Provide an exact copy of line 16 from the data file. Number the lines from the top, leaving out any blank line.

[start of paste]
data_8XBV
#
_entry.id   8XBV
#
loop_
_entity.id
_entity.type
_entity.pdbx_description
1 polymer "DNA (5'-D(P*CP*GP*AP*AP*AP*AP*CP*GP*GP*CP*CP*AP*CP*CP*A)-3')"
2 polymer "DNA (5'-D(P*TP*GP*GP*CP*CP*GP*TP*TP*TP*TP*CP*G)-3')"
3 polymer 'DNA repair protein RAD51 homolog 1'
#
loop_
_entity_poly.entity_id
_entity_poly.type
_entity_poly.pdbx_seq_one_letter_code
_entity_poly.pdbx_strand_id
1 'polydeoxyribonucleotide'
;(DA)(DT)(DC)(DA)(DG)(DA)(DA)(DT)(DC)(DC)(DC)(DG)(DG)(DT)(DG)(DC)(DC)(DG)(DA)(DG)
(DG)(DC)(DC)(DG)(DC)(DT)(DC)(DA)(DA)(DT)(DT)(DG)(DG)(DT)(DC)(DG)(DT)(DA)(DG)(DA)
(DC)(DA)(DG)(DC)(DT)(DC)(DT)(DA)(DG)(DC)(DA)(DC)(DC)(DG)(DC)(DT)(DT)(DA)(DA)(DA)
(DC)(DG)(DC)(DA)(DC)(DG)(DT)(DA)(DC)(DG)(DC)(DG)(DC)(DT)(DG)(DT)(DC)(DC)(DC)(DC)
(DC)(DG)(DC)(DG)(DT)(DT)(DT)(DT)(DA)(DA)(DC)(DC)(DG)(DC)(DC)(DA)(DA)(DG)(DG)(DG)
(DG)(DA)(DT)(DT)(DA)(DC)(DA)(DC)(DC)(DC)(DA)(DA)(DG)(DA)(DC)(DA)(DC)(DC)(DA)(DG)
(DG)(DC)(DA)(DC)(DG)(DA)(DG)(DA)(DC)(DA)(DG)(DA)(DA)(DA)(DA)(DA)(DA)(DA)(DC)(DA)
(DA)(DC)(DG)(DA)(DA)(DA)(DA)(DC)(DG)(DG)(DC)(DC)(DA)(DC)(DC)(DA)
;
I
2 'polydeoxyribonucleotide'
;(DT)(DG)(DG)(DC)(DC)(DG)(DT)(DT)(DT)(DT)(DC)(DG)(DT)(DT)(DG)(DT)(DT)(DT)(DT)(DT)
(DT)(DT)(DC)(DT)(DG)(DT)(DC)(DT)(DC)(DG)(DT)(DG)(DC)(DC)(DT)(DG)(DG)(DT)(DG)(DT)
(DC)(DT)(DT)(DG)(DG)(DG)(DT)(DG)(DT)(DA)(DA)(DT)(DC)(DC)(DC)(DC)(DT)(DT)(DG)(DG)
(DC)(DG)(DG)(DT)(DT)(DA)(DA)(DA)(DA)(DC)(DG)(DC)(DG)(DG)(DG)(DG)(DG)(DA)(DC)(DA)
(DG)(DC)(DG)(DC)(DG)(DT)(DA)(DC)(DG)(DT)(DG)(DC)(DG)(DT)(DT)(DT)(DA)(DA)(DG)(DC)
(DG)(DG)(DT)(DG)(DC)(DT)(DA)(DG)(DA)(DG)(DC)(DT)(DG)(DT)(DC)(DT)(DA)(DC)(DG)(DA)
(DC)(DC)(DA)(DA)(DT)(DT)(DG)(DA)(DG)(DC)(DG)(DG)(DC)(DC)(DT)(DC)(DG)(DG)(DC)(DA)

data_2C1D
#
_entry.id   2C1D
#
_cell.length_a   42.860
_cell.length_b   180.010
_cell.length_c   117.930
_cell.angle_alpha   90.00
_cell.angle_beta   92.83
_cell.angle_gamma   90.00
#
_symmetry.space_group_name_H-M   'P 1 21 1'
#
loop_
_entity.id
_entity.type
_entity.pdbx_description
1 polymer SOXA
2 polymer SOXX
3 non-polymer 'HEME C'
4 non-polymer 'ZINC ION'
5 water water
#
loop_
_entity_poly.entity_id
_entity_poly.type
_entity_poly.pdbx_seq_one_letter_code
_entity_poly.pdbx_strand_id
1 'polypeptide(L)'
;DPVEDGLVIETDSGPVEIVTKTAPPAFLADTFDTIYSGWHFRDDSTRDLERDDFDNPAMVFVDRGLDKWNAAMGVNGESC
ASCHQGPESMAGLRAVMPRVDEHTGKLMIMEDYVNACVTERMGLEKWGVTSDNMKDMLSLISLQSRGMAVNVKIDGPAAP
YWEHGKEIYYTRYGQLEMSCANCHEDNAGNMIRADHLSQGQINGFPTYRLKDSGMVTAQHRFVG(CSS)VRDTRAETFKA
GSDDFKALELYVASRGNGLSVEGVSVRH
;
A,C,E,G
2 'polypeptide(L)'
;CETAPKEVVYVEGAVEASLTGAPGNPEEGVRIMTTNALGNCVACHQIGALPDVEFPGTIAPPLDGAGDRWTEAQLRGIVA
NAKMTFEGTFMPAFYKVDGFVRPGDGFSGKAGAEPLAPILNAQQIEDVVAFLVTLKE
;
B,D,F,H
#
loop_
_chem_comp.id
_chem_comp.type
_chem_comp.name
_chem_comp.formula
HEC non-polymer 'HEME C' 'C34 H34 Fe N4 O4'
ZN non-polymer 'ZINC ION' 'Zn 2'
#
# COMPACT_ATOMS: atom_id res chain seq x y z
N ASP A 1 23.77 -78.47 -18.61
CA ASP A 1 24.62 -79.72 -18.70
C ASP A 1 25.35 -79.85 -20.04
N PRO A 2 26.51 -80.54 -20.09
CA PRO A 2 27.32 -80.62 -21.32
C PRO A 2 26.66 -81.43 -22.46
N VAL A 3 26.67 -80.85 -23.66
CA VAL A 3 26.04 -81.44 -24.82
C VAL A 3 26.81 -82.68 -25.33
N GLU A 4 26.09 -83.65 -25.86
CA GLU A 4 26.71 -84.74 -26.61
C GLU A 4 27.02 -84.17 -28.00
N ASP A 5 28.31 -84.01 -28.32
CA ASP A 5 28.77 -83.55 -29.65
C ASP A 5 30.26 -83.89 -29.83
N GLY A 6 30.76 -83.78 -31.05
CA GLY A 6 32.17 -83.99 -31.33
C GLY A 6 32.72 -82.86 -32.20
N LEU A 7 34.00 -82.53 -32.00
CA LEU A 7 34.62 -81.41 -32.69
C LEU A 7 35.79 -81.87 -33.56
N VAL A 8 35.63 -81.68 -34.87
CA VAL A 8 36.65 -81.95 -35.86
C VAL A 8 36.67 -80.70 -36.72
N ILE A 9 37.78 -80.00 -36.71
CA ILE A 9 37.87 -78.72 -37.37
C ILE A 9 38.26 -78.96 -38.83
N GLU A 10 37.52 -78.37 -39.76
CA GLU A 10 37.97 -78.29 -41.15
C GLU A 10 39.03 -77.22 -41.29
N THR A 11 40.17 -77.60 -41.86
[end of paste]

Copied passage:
_entity_poly.pdbx_seq_one_letter_code